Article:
“This is so cool, seeing all these animals for the first time out here,” exclaims Aida, 10, taking out her binoculars.
“Did you see the bluebird?” asks Ranger Donna. On the first field trip for this year alone, the fifth-graders sighted a coyote and several varieties of birds. The flora is another story.
According to Ranger Lisa, most of the plants the previous fifth-graders planted last year are still around and flourishing. “There’s the mule fat right there and the gum plant. And there’s the hummingbird sage,” and Ranger Lisa proceeds to enumerate all the plants she recognizes as she walks around the plots.
At the end of the day, the students get to reflect on their observations. They each have a journal to write their thoughts on and draw whatever flora or fauna particularly caught their attention that day. They also record humidity, weather and soil conditions, with the use of weather instruments.
“I actually guessed correctly that it is 72 degrees today,” gushes Jordan, 10.
The uniqueness factor
SHRUB is unique because no other public elementary school in the area has this kind of program. According to Applebaum, “Some schools will come out for a field trip, but it’s always a one-shot deal. Not one school is as deeply involved and committed as Manzanita, from the principal to the students. It is the only school that comes out here once a month to do restoration work.”
“This program stands out because the students are immersed,” Ranger Antonio said, “They have practical and hands-on projects. They get to apply what they are learning right away.” Interior Secretary Dick Kempthorne reportedly stopped by during a field trip and was impressed with the students’ restoration plots.
In February 2008, the fifth-graders will once again take the bus, but this time to Death Valley National Park. Manzanita was the only public elementary school invited by the National Park Service to take part in a two-day camp-out. As Death Valley plays host, the students will once again have this rare opportunity to experience the outdoors and observe wildlife in another national park. Says Adam, 10, “I can’t wait to go camping for two days! Imagine that!”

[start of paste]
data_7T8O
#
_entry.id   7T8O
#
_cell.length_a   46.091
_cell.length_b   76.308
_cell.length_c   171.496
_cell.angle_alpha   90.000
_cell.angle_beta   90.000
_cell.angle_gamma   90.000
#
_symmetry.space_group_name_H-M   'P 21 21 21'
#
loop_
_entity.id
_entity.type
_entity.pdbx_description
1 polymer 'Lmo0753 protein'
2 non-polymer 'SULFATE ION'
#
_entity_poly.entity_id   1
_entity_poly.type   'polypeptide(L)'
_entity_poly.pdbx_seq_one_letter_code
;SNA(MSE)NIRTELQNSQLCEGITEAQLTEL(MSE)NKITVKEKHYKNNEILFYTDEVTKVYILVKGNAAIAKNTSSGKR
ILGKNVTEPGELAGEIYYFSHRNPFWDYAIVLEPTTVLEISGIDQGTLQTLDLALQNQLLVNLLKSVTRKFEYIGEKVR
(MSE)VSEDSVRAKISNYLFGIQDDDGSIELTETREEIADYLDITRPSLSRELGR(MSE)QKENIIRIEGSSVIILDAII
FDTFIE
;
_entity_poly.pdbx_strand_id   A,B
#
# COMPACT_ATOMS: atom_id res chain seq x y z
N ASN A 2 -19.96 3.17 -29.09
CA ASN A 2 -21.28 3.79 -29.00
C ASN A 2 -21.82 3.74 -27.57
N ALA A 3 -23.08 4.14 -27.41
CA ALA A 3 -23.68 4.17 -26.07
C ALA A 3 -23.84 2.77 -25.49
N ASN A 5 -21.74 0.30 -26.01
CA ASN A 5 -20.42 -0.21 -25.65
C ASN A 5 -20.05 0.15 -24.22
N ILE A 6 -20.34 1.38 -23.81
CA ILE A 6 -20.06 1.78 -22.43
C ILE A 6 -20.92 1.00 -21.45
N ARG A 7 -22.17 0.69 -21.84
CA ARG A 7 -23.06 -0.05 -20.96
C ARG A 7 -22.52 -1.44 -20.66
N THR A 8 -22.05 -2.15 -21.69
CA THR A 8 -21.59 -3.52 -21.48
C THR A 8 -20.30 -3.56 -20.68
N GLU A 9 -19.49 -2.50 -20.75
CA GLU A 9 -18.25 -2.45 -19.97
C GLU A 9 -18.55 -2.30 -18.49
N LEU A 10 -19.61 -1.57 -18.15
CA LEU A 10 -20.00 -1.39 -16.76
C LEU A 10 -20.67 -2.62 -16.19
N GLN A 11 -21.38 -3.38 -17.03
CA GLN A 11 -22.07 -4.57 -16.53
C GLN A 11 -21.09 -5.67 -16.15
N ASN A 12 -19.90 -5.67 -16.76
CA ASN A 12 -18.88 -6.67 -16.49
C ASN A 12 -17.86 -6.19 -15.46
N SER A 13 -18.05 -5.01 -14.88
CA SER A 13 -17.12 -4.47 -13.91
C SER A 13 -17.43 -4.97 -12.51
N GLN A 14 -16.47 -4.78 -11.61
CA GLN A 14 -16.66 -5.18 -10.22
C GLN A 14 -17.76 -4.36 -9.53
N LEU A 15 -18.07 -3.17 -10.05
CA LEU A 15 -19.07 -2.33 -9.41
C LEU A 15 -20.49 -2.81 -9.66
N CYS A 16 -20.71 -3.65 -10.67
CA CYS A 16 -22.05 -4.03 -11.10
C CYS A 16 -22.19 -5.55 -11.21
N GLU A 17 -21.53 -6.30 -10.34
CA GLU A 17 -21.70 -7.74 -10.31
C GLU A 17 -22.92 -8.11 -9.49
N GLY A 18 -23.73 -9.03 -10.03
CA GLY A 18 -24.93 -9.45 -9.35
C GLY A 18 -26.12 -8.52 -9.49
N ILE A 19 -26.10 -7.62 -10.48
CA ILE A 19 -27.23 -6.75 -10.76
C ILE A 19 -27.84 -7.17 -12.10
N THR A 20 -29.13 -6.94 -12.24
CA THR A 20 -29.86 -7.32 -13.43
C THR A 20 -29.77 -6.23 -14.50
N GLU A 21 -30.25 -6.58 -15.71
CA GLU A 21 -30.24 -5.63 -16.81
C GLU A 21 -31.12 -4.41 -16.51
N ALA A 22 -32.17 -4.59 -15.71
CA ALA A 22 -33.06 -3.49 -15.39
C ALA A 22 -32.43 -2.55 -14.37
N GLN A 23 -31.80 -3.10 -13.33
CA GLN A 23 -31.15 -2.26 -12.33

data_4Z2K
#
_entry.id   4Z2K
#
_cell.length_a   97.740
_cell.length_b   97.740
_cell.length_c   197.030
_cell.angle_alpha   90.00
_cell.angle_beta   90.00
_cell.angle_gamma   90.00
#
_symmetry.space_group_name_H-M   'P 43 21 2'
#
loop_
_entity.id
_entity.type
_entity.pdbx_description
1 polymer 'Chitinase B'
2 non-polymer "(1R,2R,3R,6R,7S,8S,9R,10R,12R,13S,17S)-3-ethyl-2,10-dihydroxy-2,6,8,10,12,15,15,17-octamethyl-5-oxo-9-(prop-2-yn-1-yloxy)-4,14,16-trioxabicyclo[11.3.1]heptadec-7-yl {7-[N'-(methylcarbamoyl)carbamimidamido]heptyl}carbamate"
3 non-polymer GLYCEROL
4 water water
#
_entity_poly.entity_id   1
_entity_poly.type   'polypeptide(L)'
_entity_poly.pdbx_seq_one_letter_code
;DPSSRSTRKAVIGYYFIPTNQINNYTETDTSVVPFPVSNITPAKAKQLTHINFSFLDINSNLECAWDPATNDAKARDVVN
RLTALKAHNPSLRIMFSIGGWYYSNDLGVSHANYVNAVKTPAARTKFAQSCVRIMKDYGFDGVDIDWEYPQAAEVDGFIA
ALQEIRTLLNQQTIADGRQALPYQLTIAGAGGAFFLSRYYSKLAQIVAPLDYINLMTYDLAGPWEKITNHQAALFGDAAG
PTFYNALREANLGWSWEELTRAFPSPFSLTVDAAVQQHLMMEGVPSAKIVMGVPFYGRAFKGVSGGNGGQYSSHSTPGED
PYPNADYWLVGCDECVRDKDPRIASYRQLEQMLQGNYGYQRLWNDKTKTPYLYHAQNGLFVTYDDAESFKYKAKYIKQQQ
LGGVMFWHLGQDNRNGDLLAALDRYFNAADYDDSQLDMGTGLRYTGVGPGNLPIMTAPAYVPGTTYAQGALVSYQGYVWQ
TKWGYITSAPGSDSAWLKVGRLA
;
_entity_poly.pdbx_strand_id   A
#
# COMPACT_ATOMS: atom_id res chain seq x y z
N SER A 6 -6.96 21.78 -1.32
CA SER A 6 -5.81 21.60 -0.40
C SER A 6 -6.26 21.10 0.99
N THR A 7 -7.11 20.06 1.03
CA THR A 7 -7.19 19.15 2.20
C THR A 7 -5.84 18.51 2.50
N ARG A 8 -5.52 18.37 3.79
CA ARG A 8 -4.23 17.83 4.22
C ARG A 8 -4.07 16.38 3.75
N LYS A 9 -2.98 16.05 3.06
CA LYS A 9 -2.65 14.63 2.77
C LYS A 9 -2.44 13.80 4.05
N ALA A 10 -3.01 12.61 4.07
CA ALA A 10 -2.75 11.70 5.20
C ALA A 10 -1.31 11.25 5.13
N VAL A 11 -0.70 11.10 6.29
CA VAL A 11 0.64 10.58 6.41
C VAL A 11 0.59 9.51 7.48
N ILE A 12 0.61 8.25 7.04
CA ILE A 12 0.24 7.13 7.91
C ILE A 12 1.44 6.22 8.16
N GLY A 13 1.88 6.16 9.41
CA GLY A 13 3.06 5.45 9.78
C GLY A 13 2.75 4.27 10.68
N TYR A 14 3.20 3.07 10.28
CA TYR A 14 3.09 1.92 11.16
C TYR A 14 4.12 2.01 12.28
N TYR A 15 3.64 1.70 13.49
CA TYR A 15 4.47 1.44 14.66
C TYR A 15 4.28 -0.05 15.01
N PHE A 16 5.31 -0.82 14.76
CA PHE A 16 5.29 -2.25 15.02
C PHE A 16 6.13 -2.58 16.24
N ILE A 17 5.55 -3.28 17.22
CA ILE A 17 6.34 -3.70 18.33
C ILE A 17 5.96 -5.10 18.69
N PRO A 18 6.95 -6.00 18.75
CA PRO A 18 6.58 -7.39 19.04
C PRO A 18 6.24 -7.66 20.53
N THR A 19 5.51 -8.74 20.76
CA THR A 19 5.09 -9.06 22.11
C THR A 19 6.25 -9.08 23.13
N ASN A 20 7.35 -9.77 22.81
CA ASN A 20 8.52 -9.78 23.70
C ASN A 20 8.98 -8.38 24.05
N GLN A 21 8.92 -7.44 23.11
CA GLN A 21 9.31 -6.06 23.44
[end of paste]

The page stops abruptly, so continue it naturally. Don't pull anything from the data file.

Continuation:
One Saturday in April, the students will get the chance to bring their families to Rancho Satwiwa to show off their plots and enjoy a picnic lunch. Their project is a source of pride for most since they have not done anything like this before. The students will also get the chance to hone their presentation and public speaking skills as they explain the work they have done for the last eight or nine months to their families.
The SHRUB year-ender in June 2008 will find the fifth-graders introducing the program to the fourth-graders. Dubbed “Students Teaching Students,” the fifth-graders will play host, give a tour to the fourth-graders and give them a preview of restoration work.
“I would love for SHRUB to continue beyond the next few years. It’s all good right now. I just want to find a way to sustain it, especially from a financial perspective,” said Steigelman.
“I hope SHRUB continues to evolve and spark a new interest in science and our national parks. I hope that our students learn the benefit of serving in their community and that their eyes are opened to possible careers in environmental education,” says Boone.
There are ongoing talks with a nearby middle school about replicating the program. “It is still in the planning stage, but definitely a short-term possibility. The SHRUB model is so successful that they want to adopt it in the middle school level,” says Applebaum.
70 – fifth-graders
8 – countries represented by the fifth-graders
75 – percentage of Manzanita students who are at or below the federal poverty level
2 – fifth-grade teachers
6 – parent volunteers
5 – park rangers
350 – park ranger hours per school year
10 – field trips per school year
100 – miles traveled per school year
30 – miles hiked per school year
680 – seeds collected during the first field trip in September
15 – varieties of California plants planted
20 – kinds of animals sighted
11 – community partners that have sustained the program
12,000 – community residents who have benefited